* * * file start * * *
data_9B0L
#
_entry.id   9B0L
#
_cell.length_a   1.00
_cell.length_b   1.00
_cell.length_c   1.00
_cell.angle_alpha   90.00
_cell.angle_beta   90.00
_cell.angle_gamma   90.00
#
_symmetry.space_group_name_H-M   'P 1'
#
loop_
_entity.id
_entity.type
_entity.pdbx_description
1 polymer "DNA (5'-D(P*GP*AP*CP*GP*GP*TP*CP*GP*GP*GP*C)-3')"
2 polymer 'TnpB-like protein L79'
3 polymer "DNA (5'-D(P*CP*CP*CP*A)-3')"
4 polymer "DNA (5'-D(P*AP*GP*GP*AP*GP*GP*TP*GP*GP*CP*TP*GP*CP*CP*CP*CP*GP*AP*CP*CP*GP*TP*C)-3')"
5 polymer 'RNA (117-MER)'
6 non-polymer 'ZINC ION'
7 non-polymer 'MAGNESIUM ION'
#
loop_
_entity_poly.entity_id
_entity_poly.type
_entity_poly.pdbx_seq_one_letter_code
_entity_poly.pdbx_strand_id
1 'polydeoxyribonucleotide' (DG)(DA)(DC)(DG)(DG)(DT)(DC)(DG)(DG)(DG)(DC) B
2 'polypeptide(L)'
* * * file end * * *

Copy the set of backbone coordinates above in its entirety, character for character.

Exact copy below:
data_9B0L
#
_entry.id   9B0L
#
_cell.length_a   1.00
_cell.length_b   1.00
_cell.length_c   1.00
_cell.angle_alpha   90.00
_cell.angle_beta   90.00
_cell.angle_gamma   90.00
#
_symmetry.space_group_name_H-M   'P 1'
#
loop_
_entity.id
_entity.type
_entity.pdbx_description
1 polymer "DNA (5'-D(P*GP*AP*CP*GP*GP*TP*CP*GP*GP*GP*C)-3')"
2 polymer 'TnpB-like protein L79'
3 polymer "DNA (5'-D(P*CP*CP*CP*A)-3')"
4 polymer "DNA (5'-D(P*AP*GP*GP*AP*GP*GP*TP*GP*GP*CP*TP*GP*CP*CP*CP*CP*GP*AP*CP*CP*GP*TP*C)-3')"
5 polymer 'RNA (117-MER)'
6 non-polymer 'ZINC ION'
7 non-polymer 'MAGNESIUM ION'
#
loop_
_entity_poly.entity_id
_entity_poly.type
_entity_poly.pdbx_seq_one_letter_code
_entity_poly.pdbx_strand_id
1 'polydeoxyribonucleotide' (DG)(DA)(DC)(DG)(DG)(DT)(DC)(DG)(DG)(DG)(DC) B
2 'polypeptide(L)'